. De Conflictu Legum, sec. 8. Bouheir, Cout. de Bourg. ch. 28, p. 557, and P. Voet, de Statutis, p. 268, are cited in Story's Commentaries on the Conflict of Laws, p. 115,116, to the same point. Burge, in his Comm. on Colonial and Foreign Laws, vol. i. 194, considers that the English decisions are not inconsistent with the doctrine in Huber, because the going to Scotland to avoid the restraints of the English marriage act, and marrying and returning forthwith to England, is not an evasion or in fraud of the marriage act, for that act contains no express prohibition of such marriages or provision rendering them void. In my view of the subject those Scotch marriages between English fugitives and transient parties are palpable evasions of the English statute, and completely within the complaint and the censure of Huber, and the English courts carry the doctrine in support of ■neb. fraudulent marriages as far as any of the Massachusetts decisions to which the learned author refers.

would not be bound by the law of nations to hold the marriage valid, because it would be an act of ad eversionem juris nostri. In opposition to this opinion,

we have the decision of the court of delegates in *92 England, in 1768, in *Compton v. Bearcroft*

where the parties, being English subjects, and one of them a minor, ran away, without the consent of the guardian, to avoid the English law, and married in Scotland. In a suit in the spiritual court, to annul the marriage, it was decided, that the marriage was valid. This decision of the spiritual court has been since frequently and gravely questioned. Lord Mansfield, a few years before that decision of the delegates, intimated pretty strongly,b his opinion in favor of the doctrine in Huberns, though he admitted the case remained undecided in England. The settled law is now understood to be, that which was decided in the spiritual court. It was assumed and declared by Sir George Hay, in 1776, in Harford v. Morris," to be the established law. The principle is, that, in respect to marriage, the lex loci contractus prevails over the lex domicilii, as being the safer rule, and one dictated by just and enlightened views of international jurisprudence. This rule was shown, by the foreign authorities referred to by Sir Edward Simpson, in 1752, in the case of Scrimshire v. Scrimshire* to be the law and practice in all civilized countries, by common consent and general adoption. It is a part of the jus gentium of Christian Europe, and infinite mischief and confusion would ensue with respect to legitimacy, succession, and other rights, if the validity of the marriage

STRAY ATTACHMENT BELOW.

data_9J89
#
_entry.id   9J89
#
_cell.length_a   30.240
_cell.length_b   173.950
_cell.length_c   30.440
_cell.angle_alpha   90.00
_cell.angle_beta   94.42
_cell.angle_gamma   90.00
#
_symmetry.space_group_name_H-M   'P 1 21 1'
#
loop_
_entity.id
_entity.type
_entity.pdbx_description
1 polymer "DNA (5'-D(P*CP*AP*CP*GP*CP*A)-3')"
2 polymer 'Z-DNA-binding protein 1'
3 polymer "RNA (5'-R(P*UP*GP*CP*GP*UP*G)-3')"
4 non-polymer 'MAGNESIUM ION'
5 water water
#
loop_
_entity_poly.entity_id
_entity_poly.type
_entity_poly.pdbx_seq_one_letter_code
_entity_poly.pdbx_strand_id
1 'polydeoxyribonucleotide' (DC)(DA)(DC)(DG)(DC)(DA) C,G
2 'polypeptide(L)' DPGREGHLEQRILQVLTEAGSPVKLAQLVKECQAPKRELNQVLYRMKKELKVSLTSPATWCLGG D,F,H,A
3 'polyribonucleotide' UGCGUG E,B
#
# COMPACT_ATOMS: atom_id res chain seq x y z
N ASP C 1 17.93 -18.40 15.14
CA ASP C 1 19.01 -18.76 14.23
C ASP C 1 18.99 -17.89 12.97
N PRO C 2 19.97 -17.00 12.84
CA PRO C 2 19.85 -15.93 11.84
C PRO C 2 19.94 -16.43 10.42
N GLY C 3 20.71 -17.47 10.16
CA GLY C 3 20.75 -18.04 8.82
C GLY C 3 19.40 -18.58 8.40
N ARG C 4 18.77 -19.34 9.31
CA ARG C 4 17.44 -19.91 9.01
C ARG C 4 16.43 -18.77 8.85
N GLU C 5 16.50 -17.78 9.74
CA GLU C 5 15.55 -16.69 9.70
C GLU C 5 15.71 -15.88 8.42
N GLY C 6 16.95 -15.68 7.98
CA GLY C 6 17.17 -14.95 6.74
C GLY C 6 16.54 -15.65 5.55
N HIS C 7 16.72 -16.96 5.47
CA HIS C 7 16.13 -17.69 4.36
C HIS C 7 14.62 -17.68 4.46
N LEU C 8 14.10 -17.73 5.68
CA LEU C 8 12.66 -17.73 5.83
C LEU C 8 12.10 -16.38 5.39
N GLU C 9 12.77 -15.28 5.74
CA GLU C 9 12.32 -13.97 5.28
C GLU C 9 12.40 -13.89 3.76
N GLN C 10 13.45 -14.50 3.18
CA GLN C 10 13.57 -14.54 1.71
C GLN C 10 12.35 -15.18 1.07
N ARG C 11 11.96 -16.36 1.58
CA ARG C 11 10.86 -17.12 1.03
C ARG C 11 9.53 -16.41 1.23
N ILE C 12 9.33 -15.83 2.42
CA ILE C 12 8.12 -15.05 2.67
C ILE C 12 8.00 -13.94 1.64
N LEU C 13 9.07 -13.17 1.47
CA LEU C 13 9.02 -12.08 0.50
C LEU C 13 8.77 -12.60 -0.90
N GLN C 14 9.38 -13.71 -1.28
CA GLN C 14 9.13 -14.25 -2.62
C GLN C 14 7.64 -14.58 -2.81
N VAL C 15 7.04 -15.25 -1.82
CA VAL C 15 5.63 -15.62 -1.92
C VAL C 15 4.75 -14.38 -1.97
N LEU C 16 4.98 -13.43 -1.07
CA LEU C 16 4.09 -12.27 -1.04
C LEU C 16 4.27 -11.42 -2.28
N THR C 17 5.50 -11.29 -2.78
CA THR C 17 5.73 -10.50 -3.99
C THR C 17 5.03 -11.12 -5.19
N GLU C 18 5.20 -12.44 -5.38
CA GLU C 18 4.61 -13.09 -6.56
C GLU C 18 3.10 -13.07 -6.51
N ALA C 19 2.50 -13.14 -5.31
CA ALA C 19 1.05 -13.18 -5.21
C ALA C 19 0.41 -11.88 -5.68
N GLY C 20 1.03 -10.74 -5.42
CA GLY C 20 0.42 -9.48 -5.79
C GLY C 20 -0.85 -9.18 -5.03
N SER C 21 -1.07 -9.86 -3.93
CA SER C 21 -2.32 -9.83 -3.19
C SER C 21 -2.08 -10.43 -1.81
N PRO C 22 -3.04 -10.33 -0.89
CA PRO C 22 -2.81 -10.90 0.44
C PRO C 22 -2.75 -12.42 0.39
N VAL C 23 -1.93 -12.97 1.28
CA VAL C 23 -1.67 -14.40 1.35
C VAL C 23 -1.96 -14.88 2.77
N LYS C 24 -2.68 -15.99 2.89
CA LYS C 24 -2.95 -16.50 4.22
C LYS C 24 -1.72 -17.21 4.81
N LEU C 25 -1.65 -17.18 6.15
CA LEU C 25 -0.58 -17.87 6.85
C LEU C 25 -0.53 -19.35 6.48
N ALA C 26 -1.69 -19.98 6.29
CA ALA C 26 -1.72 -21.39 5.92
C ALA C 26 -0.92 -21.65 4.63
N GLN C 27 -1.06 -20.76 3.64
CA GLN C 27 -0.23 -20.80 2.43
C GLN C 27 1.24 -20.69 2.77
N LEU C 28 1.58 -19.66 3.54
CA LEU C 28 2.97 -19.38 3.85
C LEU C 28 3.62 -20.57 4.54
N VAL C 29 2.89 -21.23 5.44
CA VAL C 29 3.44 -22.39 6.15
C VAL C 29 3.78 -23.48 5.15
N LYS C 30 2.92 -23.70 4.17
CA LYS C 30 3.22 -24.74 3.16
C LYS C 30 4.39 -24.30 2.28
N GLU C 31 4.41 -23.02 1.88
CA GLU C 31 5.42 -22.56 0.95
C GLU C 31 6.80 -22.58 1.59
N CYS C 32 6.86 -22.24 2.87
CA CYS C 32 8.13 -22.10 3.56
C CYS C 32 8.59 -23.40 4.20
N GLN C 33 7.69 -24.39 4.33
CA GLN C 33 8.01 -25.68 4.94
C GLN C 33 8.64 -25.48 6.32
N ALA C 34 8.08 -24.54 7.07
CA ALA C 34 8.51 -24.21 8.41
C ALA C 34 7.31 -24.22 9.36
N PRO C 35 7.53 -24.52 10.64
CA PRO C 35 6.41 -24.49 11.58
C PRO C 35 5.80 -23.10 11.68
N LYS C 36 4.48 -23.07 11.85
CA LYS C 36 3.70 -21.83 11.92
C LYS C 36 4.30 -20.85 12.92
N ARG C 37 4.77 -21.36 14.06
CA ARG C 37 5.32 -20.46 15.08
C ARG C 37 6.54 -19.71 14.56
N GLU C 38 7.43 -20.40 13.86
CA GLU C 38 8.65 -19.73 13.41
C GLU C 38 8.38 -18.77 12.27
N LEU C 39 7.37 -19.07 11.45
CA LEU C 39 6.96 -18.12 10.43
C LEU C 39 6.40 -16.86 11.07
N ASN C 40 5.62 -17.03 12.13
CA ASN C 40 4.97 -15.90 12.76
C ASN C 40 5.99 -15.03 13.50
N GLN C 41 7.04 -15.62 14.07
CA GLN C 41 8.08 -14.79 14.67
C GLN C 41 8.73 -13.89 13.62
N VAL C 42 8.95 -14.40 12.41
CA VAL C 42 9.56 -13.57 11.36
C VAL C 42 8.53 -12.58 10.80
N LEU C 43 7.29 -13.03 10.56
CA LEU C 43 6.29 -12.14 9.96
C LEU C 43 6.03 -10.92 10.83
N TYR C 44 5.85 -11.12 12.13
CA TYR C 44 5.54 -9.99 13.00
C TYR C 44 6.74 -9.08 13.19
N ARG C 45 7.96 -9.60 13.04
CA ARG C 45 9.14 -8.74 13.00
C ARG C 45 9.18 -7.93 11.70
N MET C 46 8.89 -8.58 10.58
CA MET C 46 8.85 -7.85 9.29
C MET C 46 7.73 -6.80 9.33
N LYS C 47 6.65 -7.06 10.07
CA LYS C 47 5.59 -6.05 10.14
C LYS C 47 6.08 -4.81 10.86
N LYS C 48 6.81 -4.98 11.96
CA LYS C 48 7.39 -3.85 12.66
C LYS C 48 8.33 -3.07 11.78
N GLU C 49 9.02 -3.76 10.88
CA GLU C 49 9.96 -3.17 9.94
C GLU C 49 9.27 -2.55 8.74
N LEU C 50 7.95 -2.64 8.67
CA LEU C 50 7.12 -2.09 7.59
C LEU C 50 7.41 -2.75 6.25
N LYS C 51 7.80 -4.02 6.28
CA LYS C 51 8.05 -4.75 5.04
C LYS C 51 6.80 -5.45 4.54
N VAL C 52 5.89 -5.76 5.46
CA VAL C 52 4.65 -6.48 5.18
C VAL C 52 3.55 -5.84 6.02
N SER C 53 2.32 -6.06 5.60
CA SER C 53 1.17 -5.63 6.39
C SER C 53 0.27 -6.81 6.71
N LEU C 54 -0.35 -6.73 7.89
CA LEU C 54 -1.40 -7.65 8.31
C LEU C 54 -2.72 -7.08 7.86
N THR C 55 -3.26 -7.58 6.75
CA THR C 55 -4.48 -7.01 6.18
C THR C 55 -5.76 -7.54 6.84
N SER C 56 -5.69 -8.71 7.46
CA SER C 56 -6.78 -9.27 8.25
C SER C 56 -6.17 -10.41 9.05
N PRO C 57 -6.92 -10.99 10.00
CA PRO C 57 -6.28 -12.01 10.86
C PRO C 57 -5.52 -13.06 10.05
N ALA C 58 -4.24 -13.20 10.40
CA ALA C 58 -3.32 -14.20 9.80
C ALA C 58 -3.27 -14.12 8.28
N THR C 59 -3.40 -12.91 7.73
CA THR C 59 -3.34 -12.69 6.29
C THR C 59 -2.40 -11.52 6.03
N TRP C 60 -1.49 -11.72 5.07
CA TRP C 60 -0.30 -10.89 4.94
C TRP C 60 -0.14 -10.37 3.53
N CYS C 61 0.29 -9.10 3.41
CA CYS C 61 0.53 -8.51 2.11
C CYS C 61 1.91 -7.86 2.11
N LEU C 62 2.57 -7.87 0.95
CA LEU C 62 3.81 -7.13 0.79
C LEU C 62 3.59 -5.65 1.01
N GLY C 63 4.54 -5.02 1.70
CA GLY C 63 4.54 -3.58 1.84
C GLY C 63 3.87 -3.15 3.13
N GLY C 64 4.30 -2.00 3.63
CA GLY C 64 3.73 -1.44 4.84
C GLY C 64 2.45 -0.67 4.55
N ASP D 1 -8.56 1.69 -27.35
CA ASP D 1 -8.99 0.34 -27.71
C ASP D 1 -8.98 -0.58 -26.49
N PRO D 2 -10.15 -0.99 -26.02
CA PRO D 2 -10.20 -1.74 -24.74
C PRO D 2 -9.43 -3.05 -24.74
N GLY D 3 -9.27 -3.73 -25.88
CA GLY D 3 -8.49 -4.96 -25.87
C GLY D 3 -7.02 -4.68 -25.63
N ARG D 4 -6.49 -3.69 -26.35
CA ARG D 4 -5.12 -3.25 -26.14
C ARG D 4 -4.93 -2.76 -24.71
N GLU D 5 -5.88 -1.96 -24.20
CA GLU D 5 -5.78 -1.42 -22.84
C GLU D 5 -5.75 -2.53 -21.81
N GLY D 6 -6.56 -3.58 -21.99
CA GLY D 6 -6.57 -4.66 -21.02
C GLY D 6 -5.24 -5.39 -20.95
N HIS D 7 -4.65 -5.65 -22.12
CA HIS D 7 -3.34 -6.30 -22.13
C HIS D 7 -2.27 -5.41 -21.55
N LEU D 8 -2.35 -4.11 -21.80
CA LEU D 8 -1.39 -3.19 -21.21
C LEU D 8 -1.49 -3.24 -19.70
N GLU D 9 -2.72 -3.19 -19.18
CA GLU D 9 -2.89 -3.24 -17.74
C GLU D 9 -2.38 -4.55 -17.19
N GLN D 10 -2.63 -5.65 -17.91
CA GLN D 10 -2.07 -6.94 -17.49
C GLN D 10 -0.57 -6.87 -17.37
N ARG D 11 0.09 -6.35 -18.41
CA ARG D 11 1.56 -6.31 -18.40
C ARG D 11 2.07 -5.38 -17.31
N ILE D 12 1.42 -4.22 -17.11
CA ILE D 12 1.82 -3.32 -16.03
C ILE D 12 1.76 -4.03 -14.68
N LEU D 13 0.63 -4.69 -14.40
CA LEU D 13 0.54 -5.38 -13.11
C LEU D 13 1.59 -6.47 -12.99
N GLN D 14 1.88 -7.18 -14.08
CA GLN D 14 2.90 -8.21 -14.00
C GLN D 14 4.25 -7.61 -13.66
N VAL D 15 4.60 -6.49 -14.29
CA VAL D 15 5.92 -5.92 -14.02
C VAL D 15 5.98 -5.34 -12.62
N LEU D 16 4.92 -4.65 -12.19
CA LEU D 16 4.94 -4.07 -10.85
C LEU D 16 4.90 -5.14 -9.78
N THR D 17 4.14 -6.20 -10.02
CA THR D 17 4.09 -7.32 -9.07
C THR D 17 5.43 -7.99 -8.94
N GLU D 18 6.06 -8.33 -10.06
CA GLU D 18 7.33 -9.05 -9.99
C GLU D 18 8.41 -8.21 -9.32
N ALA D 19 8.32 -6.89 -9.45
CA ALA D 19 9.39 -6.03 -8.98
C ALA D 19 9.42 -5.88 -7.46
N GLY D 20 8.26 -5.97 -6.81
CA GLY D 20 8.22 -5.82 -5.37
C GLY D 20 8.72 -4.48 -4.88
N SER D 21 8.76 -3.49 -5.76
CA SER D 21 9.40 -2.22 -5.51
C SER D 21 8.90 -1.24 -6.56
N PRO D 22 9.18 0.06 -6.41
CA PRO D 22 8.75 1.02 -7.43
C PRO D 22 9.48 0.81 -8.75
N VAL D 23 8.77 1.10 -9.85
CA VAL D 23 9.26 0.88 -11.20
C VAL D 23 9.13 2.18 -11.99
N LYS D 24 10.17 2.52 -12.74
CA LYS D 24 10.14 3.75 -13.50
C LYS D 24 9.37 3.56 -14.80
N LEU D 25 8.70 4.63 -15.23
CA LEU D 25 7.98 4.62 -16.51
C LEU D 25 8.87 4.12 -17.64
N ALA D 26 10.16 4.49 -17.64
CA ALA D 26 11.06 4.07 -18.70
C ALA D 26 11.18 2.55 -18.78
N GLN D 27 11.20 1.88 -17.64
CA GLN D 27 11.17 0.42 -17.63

« Buller's N. P. 114. 2 Hogg. Consist. Rep. 443, 444, S. C. b Robinson v. Bland, 2 Burr. Rep. 1077.

e 2 Hagg. Consist. Rep. 428—433. Doe v. Vardill, 3 Barnw. $ Cres$. 438, 8. P.

d Hagg. Consist. Rep. 412—416. See also, Story's Commentaries on the Conflict of Laws, p. 112—115, and Lord Stowel in Dalrymple v. Dalrymple, 2 Hagg. Cons. Rep. 59. J. Voet ad Pand. 23, 2, 4. Merlin's Rep. tit. Marriage, sec. 1.

contract was not to be tested by the laws of the country where it was made. This doctrine of the English ecclesiastical courts was recognised by the supreme court of Massachusetts, in Medway v. Needham ;a and though the parties, in that case, left the state on purpose to evade its statute law, and to marry in opposition to it, and being married, returned again, it was held that the *marriage must be deemed valid, if it be valid ac- *93 cording to the laws of the place where it was contracted, notwithstanding the parties went into the other state with an intention to evade the laws of their own. It was admitted, that the doctrine was repugnant to the general principles of law relating to other contracts; but it was adopted in the case of marriage, on grounds of policy, with a view to prevent the public mischief and the disastrous consequences which would result from holding such marriages void. It was hinted, however, that mis comity, giving effect to the lex loci, might not be applied to gross cases, such as incestuous marriages, which were repugnant to the morals and policy of all civilized nations.» This comity has been carried so far as to admit the legitimacy of the issue of a person who had been divorced a binculo for adultery, and who was declared incompetent to remarry, and who had gone to a neighboring state, where it was lawful for him to remarry, and there married.0